Government official insists dirty power source cannot be replaced: ‘It will never work’ – The Cool Down

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A South African energy official has voiced a commitment to coal, even as unreliable plants are unable to handle energy demands, resulting in periodic blackouts, according to multiple reports

In an interview with Bloomberg, Energy Minister Gwede Mantashe said that abandoning coal in favor of renewables is a “mistake” that would worsen electricity shortages.

“It will never work,” he said in the report, adding, “coal is going to be around for a long time; for a longer time than many people expect it will be.” 

As a result, much of the population experiences poor air quality without power. Meanwhile, an abundance of untapped, electricity-producing sun rays continue to shine on the country with great potential. 

What’s happening? 

South Africa is an intersection of poverty, poor air quality, and apparent backward thinking when it comes to sustainable energy. 

While wealthy among nations on the continent, more than half of South Africa’s population live in poverty, according to the World Bank. Worse yet, the State of Global Air report from 2019 states that “air pollution is the eighth leading risk factor for premature death” in the country.  

But the government seems intent on keeping the coal burning, despite outages of up to 12 hours a day when plants break down. 

Mantashe told Bloomberg that mistakes in the country’s energy sector during the last three decades, including delayed power plant projects and flawed designs, are complicating matters.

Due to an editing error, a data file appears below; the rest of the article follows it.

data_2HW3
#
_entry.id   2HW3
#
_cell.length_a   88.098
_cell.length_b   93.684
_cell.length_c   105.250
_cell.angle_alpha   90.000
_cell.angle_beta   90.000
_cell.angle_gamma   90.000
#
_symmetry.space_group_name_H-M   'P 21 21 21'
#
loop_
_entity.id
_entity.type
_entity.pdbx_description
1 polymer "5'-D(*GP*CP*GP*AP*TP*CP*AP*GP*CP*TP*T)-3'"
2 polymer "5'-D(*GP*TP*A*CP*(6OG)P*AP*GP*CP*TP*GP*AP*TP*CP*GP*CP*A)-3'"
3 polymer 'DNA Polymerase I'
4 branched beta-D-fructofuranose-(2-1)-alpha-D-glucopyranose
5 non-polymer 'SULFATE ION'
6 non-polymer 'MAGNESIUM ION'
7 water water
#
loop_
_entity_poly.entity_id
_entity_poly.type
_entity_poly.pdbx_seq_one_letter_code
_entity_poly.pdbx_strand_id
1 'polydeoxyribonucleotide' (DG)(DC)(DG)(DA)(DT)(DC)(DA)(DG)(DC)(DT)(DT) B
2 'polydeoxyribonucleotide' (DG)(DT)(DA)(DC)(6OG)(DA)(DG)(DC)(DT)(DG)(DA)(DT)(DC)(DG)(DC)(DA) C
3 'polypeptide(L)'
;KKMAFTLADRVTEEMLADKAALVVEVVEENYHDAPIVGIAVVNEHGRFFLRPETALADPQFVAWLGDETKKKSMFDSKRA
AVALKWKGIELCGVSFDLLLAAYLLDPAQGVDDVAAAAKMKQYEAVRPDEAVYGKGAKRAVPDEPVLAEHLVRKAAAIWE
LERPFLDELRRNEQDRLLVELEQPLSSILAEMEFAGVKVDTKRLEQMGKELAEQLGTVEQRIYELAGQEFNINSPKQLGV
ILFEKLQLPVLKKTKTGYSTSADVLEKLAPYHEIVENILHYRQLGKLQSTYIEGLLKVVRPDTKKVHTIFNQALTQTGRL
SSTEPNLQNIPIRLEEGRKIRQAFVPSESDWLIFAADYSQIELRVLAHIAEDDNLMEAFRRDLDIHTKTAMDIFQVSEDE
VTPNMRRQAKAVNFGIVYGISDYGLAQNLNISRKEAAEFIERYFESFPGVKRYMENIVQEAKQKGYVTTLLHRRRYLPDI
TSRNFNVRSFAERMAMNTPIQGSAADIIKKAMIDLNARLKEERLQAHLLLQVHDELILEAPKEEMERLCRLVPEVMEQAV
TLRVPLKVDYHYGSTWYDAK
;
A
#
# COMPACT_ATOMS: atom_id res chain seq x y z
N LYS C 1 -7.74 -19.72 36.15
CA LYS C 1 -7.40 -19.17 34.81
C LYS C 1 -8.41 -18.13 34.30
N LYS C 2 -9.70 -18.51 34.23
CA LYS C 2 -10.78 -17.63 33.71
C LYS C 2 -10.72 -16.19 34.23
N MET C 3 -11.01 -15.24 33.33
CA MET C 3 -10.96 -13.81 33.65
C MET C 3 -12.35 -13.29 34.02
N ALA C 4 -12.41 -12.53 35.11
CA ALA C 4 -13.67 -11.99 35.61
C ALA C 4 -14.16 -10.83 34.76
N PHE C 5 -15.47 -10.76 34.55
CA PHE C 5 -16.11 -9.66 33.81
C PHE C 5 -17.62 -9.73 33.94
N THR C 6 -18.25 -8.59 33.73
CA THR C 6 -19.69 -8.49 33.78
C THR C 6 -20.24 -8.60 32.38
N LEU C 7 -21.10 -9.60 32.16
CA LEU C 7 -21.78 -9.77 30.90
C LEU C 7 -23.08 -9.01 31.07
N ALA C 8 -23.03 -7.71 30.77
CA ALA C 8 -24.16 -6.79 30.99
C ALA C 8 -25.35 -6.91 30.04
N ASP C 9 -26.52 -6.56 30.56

“That is one of those mistakes, and we are learning out of it,” he said in the story. 

Why is it important? 

For a global energy transition to be effective, buy-in needs to come from leaders on every continent. The World Health Organization estimates that 99% of the planet’s population is breathing air below its quality standards. 

A dogged reliance on fossil fuels compounds the problem and impedes efforts to steady the planet’s overheating, already being marked by disasters around the globe. 

Meanwhile, the state of California, which has nearly twice the population of South Africa, recently celebrated having its supply of wind, hydro, solar, and geothermal energy produce enough energy to exceed 100% of the state’s electricity demands during 25 days of a 32-day stretch. With battery reserves factored and considering the extensive job opportunities the transition would provide, there aren’t many reasons to resist replacing coal with renewable energy sources.

What can be done to help? 

South Africa is rich in sunshine. Soly, an international clean energy tech company, notes that the country has 2,500 hours of sun-filled skies each year. 

In fact, Soly considers South Africa to hold “huge sun energy potential.” 

If the country’s leaders invest in smart solar projects instead of ill-planned and inadequate fossil burners, fewer blackouts and cleaner air could be the result. 

What’s more, unique breakthroughs in solar-farm tech are making large-scale sun-catching and power storage easier. Islands of floating panels can move with the sun to maximize solar generation while limiting land use, for example. 

It will take an ambitious effort among South African energy officials to realize the potential of sunlight and other renewable power sources. 

“Given the relatively new status of the solar industry in South Africa, it’s crucial to acknowledge the abundant sunlight the country receives compared to other global regions,” Soly’s website states

Anyone can join the effort to promote renewable energy by staying educated on the topic and advocating for sustainable policies, even in your hometown. 

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